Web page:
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Long Road to Zero Tolerance Of Corruption

A protester at an anti-corruption rally holds a banner which reads, ?€?Corruption ?€“ No, Development ?€“ Yes.?€? Sergei Porter

Although President Dmitry Medvedev’s anti-corruption campaign is two years old, there has been little progress to date. According to PricewaterhouseCoopers’ recently published Global Economic Crime survey, 71 percent of Russian companies were victims of economic crime in the last 12 months alone, a dramatic increase since the last survey of 2007 and well above the global average.

While attitudes are likely to be slow to change within the Russian government, companies working together have the best chance of shifting Russia away from corruption. It is business, usually the counterparty of fraud and corruption, that has a vested interest in reducing and eliminating what amounts to an unpredictable tax.

Most Western multinational companies have a sophisticated array of procedures such as due diligence, internal audit and whistleblowing and can share these with their Russian counterparts.

Another approach is for companies to sign up to codes of conduct, thus allowing clear rules of the game to be established. For example, many companies have committed to voluntary principles such as the World Economic Forum’s Partnering Against Corruption Initiative. A number of business associations are launching a Russian Corporate Ethics Initiative based on the PACI, which multinationals and Russian companies alike can sign up to.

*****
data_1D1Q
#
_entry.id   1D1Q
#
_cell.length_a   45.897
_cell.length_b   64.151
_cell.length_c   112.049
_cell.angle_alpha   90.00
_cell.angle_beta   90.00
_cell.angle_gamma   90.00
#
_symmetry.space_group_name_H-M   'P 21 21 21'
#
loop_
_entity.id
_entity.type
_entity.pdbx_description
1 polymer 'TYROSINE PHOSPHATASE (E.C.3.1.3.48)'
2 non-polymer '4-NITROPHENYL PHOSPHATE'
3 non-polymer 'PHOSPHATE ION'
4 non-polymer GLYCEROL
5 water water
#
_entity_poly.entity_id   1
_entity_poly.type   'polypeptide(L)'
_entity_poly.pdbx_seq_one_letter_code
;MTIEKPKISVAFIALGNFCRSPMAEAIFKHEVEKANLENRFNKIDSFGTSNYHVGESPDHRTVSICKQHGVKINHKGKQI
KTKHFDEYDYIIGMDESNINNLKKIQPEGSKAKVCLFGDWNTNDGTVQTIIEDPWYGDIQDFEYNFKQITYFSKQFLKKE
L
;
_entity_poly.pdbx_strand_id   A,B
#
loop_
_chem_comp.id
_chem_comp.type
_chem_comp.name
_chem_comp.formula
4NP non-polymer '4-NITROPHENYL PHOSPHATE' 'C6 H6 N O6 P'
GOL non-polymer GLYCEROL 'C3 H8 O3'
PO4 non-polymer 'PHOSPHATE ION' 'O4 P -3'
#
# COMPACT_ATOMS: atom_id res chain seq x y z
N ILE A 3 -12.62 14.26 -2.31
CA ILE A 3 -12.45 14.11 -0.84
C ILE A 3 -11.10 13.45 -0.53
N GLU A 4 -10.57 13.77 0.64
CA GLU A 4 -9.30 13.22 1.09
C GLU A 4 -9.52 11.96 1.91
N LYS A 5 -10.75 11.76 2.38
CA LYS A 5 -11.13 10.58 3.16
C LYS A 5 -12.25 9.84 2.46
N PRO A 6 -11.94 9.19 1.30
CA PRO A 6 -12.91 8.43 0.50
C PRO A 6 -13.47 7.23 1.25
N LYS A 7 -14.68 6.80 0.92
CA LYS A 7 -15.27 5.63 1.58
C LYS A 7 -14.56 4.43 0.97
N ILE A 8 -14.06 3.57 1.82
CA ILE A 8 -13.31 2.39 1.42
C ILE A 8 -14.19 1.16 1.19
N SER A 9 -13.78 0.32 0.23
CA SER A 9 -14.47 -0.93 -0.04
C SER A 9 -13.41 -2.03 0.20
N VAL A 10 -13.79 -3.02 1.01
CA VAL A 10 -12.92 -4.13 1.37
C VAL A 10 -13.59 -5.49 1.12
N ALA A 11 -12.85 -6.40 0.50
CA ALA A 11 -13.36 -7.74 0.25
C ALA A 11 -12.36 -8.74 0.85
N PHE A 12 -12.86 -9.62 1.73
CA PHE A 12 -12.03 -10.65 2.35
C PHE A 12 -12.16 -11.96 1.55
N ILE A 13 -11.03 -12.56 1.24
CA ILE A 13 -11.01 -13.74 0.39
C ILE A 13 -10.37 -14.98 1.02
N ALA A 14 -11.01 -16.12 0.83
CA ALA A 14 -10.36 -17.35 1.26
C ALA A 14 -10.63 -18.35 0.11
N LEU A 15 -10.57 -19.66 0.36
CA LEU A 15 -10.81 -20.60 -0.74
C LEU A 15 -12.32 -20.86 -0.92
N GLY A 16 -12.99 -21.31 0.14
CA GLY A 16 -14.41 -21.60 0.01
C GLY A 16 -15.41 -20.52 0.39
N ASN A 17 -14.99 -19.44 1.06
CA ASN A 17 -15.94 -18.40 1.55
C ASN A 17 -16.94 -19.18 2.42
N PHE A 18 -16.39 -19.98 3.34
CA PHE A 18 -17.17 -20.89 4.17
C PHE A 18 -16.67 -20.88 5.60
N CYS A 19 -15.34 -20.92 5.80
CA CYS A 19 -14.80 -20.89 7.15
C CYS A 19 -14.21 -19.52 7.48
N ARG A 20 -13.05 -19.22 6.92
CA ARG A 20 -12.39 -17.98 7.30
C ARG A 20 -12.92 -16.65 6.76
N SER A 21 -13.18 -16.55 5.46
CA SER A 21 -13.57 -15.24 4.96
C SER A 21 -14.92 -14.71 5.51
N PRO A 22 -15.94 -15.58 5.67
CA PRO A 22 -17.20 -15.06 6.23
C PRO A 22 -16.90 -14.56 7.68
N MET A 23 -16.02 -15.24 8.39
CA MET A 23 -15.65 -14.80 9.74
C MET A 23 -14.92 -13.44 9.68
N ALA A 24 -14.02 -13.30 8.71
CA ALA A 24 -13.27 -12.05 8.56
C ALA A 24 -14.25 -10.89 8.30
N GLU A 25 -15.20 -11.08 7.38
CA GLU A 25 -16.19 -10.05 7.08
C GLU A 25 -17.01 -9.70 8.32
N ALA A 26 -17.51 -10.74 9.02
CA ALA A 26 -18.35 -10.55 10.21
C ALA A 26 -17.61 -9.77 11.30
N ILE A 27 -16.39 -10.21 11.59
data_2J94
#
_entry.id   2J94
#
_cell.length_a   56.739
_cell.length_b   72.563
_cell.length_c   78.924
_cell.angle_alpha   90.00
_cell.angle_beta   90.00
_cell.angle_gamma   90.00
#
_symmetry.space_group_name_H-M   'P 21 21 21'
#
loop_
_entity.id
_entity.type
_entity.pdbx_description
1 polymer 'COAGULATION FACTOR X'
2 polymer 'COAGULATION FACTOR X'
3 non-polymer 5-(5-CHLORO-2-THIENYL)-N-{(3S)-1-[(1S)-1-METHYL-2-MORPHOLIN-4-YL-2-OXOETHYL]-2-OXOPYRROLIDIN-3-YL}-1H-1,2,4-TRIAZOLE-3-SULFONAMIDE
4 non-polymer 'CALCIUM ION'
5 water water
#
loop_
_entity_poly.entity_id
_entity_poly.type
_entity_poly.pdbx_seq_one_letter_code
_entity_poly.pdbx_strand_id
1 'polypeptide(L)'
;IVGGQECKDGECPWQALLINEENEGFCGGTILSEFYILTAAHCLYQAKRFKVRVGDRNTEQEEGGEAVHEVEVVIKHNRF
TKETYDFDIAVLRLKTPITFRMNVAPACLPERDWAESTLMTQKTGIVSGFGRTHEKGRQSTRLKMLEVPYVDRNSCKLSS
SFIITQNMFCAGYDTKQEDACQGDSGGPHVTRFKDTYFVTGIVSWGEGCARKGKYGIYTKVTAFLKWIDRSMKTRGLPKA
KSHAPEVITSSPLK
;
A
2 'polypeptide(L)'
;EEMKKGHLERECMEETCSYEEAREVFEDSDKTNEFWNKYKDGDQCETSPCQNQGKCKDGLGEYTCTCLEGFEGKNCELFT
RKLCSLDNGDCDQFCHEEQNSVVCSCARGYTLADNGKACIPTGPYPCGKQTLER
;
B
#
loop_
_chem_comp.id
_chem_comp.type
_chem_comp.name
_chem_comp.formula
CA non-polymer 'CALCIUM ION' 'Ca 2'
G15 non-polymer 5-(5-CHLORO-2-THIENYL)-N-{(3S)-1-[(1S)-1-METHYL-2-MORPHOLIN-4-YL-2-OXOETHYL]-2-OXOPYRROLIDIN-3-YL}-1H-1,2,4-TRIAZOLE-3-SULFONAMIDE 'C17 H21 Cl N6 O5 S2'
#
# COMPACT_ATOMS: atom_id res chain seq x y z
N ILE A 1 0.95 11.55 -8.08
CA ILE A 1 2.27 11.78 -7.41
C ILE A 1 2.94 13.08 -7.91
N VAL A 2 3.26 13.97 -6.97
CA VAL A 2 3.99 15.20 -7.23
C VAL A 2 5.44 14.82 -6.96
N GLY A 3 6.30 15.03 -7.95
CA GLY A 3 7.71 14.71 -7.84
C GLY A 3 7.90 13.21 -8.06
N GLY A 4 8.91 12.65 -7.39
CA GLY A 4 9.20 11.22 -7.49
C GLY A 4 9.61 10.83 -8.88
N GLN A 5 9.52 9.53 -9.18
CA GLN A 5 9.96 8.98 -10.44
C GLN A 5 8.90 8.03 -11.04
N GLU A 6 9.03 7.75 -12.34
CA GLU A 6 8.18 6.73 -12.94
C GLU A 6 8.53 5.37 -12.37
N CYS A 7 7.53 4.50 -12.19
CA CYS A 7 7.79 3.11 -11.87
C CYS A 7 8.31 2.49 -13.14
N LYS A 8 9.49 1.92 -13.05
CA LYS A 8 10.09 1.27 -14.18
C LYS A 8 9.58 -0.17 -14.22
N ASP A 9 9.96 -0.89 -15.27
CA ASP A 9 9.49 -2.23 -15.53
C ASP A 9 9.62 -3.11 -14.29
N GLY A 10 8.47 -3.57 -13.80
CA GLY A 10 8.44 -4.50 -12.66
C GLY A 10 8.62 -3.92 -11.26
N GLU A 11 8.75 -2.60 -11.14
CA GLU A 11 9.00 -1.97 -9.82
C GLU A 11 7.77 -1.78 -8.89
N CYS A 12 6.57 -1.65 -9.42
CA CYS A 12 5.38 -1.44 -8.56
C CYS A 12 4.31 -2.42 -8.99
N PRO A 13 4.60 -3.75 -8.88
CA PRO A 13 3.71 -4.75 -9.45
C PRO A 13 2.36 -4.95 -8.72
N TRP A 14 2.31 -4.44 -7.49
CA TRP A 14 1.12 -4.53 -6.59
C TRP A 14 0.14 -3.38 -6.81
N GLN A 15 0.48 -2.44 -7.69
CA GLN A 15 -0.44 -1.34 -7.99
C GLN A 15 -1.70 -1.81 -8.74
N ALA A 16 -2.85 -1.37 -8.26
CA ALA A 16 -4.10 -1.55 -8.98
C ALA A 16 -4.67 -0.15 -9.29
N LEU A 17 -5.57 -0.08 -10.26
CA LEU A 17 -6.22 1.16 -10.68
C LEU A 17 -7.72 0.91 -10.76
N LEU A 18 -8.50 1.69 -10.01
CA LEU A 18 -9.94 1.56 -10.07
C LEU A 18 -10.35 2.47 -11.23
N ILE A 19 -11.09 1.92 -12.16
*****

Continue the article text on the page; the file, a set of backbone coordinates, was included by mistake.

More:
Such codes of conduct can be given teeth when they are developed in specific industries such as health care or energy that have a small number of competitors and share similar values.

To get the message across to the rest of the market, companies need to provide training to their suppliers and distributors to ensure that the compliance policies are actually being implemented. There is a strong case for companies pooling their resources and experience to train their supply and distribution chains.

Working collectively, companies can have an important role in changing practices among their own employees, their suppliers and distributors and in creating an environment that is less tolerant to corruption.

Brook Horowitz is executive director of International Business Leaders Forum in Russia.

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